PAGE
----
I reach into my back pocket, unfold both copies of the formula and hand them to him.
“Here’s the Fountain of Youth,” I say.
“Golden,” Jake says, squinting at the figures. “Cheryl, you’re amazing.”
“Careful,” I say. “Looks like rain.”
He leans against his car, gives me a look. He places his hands on my shoulders. The pages of the formula rustle near my ear. Here it comes, I think. This kiss will answer a lot of questions, and throw up a dozen more.
That’s when I notice a shadow moving up the street right next to the Penn Treaty office building. What with the fog and darkness, I can just about make out movement, more than an actual thing. Suddenly, one of the lights on the building’s truck loading dock flashes on. It’s a car.
Jake had been leaning into me. I push him off, and to the side, snatching his keys with one hand and drawing my gun with the other.
“What the….!” he says.
I fire at the sky. Sure enough, gun barrels and arms jut out of the car’s windows and the driver floors it toward us.
“In!” I scream, shoving Jake into his car as the bullets fly about us and the back window shatters.
“Over,” I scream, as I fire from behind the open door. He sort of humps over the divide and sinks on the floor of the driver’s side.
“Come on!” I pray, as I dive in and slide the key into the ignition. Great, it’s the right one. No fumbling.
The window on Jake’s side shatters as I spin out of the lot. Their car tries to ram our backend and just misses. They are still firing, trying to knock out the tires.
I glance at Jake, who peeks above the seat.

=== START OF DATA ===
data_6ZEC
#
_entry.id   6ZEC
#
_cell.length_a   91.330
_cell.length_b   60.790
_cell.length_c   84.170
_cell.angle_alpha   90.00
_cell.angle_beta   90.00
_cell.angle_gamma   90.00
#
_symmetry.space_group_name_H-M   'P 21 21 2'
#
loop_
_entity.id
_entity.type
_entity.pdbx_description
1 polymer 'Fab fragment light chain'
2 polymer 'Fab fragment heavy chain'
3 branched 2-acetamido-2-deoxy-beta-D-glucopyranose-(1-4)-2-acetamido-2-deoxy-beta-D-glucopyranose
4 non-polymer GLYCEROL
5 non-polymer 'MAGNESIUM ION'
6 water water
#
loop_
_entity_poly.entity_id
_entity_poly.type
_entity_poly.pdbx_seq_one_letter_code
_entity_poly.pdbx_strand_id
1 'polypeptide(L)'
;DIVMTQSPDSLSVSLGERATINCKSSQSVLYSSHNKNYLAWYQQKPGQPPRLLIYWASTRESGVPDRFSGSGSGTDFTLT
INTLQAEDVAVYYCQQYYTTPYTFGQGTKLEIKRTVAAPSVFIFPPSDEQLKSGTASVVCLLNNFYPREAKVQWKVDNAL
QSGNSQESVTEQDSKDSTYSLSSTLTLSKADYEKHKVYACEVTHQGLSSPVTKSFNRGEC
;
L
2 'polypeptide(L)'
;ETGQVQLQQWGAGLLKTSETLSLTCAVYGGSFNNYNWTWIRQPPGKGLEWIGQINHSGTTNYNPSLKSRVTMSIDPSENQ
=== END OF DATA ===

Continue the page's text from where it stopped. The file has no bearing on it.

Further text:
“Here!” I shout, sticking the gun on the passenger seat. “Use it!”
He picks up the gun, fires once
“Don’t be stingy!” The Glock holds 13 rounds.
He sways with my swerves, trying to get a bead. Suddenly, there’s a crash and I think for a moment that they’d pulled a grenade-launcher. No, it comes from above. Thunder torrents rain upon us. It smothers the windshield.
In the exposed back, it sounds as if twenty toddlers are throwing temper tantrums and kicking their legs furiously. The shots keep coming.
Ed fires a few more times, but there’s absolutely no chance — zilch — of him hitting the car. He keeps swaying with my turns and now the rain stings his eyes. He blinks like a seal. I keep glancing at him and then out my window to see the road.
I always tell people I can get anywhere in the neighborhood blindfolded. Well, here’s my chance. I squint and can just make out a green overhead sign.
I turn, floor it down the street, go about a block and stop at the corner of one of the small streets, making Jake’s back hit the dashboard.
“Sorry,” I say.
“Why….” The car was still swaying.
“We lost them,” I say, “that’s why I stopped. They think we’re on 95. I think. You OK?”
He rubs the back of his head.
“Yeah,” but he doesn’t sound so sure. That was a good thump he’d gotten.
“What’s your name?”
He looks at me.
“Just checking,” I say.
“How long we staying here?”
“I want to make sure they can’t spot us just in case they decide to back down 95 and back down the ramp and do another search of the neighborhood.”
“Are they that crazy?”
He’s picking glass off the passenger seat, as the rain starts to let up.
“You sure you’re OK?”
He finally sits. His feet squish. All of him squishes. He moves like a boxer who’d just gone 15 rounds.
He sighs. “You look dry.”
“Feel my other side,” I say. “Also, I’m wet with sweat. Maybe even piss.”
He shakes his head as he examines the damage. “My car.”
“So long as we have that formula, I’ll be the most popular girl in Fishtown.”
Suddenly, we both look at each other, eyes wide.
“You don’t have it? Well, I don’t have it. Shit!”
I floor it again, racing back to the parking lot at Penn Treaty Park, but it’s too late.
We search for an hour but the wind could have swept the papers out to the Delaware. Either that or the rain pulped them. They were gone, gone.
“What now?” Jake asks.
“Search me.” All I know is that without that formula, I am going to live a very, very, very long life.